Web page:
A cyber attack is the last thing that any business wants to encounter. The word ‘cyber attack’ itself is somewhat taboo and of course comes with many negative connotations. However, with the number of businesses falling victim to cyber attacks increasing each year, it’s vitally important that businesses have processes in place to minimise the risk.
Almost half of businesses (46%) and a quarter of charities (26%) report having cyber security breaches or attacks in the last 12 months.Official Statistics Cyber Security Breaches Survey 2020
Being the victim of a cyber attack is not necessarily a direct result of having poor security in place. Hackers can be extremely clever in exploiting vulnerabilities through an array of different techniques.
Some businesses will have IT departments whose responsibility is to ensure there is a cyber security strategy in place, however that isn’t the case for all businesses. Therefore, it is equally important for business owners to be aware of the potential threats, as well as ways to improve both organisational and individual habits to reduce the potential risk of a cyber attack.
Unfortunately it’s not possible to guarantee that you won’t fall victim to a cyber attack at some point, but we’ve listed a few ways below that can help to reduce the risk.
It may seem obvious, right? But, it is still critical to mention. Particularly as the most popular password of 2020 was ‘123456’, which according to NordPass takes less than a second to crack. Coming fourth in the list of most popular passwords to use was ‘password’, also taking less than a second for hackers to crack.
An ideal strong password should be a combination of numbers and characters, and should also be unique. Some businesses put ‘password policies’ in place for employees, in order to ensure employees are using secure passwords where necessary.
Other technical solutions can help minimise the risk of exposure, such as multi-factor authentication and password deny lists (preventing common passwords from being used) as well as single sign-ons, which can reduce the need for passwords.
Cyber attacks can sometimes be the result of out of date or not fully functioning software, which is where patch management can come into play.
What is Patch Management?
Essentially patch management is the process of scanning devices across networks for any missing or out of date software, and fixing the problem with “patches”. If updates to servers, firewalls or networks are not actioned, systems are left vulnerable to attack.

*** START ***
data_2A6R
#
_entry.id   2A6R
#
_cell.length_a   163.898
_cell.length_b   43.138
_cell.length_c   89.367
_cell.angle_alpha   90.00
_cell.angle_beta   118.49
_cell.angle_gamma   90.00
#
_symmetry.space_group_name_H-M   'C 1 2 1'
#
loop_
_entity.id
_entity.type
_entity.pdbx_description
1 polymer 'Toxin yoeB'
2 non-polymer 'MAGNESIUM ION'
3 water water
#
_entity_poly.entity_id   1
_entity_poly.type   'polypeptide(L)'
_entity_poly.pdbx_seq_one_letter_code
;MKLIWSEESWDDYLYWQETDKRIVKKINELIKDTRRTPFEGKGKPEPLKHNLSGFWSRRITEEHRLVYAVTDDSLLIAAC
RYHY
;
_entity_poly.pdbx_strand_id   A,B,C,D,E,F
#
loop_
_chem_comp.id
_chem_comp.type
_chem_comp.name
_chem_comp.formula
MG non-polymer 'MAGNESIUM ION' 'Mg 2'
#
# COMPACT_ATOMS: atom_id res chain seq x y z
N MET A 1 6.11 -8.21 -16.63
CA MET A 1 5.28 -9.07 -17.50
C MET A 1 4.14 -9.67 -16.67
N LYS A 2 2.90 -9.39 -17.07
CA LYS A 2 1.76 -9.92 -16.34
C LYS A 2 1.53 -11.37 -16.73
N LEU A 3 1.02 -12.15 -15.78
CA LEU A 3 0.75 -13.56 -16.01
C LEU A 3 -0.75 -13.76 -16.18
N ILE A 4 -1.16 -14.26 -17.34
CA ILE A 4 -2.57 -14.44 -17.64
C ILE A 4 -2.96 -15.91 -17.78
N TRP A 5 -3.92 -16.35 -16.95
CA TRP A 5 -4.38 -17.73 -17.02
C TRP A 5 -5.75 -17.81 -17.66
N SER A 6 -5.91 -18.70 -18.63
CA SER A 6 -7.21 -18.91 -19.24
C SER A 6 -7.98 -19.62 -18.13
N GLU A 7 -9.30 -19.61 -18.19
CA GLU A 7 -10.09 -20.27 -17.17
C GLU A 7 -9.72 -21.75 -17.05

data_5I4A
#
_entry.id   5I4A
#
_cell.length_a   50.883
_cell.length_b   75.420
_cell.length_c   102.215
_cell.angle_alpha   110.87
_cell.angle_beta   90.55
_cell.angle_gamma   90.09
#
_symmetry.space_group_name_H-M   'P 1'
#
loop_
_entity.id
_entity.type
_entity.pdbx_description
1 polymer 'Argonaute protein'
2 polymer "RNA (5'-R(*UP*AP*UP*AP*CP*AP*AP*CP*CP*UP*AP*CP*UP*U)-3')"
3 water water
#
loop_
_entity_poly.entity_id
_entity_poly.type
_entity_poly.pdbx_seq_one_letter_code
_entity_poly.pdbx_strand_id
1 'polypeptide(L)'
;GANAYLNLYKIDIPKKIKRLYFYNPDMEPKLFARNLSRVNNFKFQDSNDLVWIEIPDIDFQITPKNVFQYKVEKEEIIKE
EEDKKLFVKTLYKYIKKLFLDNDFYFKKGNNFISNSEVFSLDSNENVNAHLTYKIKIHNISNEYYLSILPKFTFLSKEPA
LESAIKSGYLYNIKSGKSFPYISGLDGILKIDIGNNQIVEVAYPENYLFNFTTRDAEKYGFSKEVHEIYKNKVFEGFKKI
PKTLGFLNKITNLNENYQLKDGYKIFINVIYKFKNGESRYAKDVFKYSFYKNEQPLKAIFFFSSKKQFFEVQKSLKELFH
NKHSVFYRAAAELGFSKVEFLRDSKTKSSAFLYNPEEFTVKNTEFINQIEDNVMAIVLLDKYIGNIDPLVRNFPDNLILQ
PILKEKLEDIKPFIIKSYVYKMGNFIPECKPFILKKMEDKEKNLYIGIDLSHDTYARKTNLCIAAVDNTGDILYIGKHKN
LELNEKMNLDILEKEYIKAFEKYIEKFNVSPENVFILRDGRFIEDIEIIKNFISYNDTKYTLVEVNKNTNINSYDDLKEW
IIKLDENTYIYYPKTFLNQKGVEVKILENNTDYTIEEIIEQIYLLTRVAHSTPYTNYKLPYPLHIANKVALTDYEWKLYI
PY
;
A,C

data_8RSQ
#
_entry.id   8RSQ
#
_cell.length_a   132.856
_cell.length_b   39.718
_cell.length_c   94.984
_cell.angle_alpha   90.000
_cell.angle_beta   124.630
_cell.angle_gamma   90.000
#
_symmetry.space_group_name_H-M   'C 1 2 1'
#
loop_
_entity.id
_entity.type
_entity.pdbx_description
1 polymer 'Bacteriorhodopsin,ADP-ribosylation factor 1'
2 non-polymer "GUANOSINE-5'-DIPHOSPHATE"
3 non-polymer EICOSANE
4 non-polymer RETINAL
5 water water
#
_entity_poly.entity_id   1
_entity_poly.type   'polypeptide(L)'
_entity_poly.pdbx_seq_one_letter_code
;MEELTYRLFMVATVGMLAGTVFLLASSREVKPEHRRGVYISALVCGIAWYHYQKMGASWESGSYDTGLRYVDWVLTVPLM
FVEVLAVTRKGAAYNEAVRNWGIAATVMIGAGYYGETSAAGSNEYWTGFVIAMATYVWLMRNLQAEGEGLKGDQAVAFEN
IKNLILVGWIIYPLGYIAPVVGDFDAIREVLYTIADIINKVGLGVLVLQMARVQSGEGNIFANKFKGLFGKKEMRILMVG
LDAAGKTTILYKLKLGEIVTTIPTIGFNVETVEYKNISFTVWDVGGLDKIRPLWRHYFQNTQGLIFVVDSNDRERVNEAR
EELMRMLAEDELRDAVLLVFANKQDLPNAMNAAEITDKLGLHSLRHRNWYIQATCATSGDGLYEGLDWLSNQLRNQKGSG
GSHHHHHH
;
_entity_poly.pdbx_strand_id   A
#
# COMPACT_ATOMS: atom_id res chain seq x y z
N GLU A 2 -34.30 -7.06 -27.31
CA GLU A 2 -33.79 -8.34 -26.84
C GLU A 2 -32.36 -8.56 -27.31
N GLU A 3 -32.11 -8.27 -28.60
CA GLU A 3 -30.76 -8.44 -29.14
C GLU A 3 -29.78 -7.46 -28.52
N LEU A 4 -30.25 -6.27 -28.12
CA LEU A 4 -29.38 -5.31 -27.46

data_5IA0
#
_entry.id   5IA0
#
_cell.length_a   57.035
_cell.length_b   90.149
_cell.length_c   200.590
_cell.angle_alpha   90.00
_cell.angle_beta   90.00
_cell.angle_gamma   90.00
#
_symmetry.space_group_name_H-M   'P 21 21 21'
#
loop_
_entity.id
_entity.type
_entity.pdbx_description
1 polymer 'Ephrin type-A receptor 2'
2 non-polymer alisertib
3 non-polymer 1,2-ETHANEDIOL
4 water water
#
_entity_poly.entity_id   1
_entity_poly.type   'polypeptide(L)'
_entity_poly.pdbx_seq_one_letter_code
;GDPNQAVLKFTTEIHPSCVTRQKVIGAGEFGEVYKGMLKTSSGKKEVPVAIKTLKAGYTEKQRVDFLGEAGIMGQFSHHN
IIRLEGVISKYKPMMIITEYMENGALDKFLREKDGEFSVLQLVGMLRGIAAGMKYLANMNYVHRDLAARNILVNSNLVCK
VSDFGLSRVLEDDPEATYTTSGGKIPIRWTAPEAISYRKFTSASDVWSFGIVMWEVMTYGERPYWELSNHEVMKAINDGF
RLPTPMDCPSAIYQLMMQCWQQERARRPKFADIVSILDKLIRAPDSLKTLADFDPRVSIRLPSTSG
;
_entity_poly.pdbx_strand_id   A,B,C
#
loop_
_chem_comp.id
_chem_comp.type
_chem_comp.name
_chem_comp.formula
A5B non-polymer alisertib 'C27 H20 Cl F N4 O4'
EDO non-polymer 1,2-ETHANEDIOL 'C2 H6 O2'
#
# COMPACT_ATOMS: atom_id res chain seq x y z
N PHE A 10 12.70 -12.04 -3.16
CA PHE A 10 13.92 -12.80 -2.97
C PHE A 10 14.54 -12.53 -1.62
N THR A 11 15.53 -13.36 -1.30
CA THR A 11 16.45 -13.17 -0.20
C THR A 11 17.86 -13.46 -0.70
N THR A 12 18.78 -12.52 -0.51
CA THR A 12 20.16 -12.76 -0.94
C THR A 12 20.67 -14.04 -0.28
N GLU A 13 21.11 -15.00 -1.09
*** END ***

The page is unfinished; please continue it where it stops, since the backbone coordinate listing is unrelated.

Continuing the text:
There are many different types of patch management software available and choosing the right one essentially comes down to the needs of the business. Both individual teams and automated software can provide the required solution, to identify and repair any potential vulnerabilities or flaws after a software or application release.
Manage user privileges
It may not be necessary for employees to have all levels of access on their devices used for company work. For example, while they may need the option of accessing specific software, they likely don’t need the option of downloading other forms of software.
Managing user privileges, such as restricting IT admin and access rights for specific users, will mean that they are unable to install software or access certain data on the network, which can help to reduce the risk of any potential threats.
Phishing scams can be one of the most common threats both to businesses and individuals, and are becoming increasingly more sophisticated.
Often sent through email or messaging apps, the attacker will pose as a legitimate business or trusted entity (they could even pretend to be another member of staff). The core aim is to trick the recipient into believing that it is a credible form of contact, encouraging them to click on a link or open an attachment.
As phishing emails are becoming increasingly more intelligent, there are certain signs to look out for as well as methods to protect yourself and your business from falling victim.
Spam filters on email software can be an effective way to keep phishing emails out of your inbox. It’s also possible to implement labels on emails, so that they are instantly flagged as being from an external party. This could be particularly useful if a phishing scam is posing as a co-worker or other employee.
Raise awareness among employees
While the above ways can all help to minimise the risk of a cyber attack, it ultimately comes down to being vigilant.
It’s important that everyone in the business understands the potential risk of a cyber attack, not just business owners or IT teams.
At Portman Tech we can provide bespoke user training for businesses to raise awareness of possible phishing attacks, including examples of potential risks and what employees should look out for.
If this is something that you would like some advice or guidance on, please feel free to get in touch with our friendly team.
We’ve provided many businesses with bespoke IT support, including specific cyber security strategies for finance.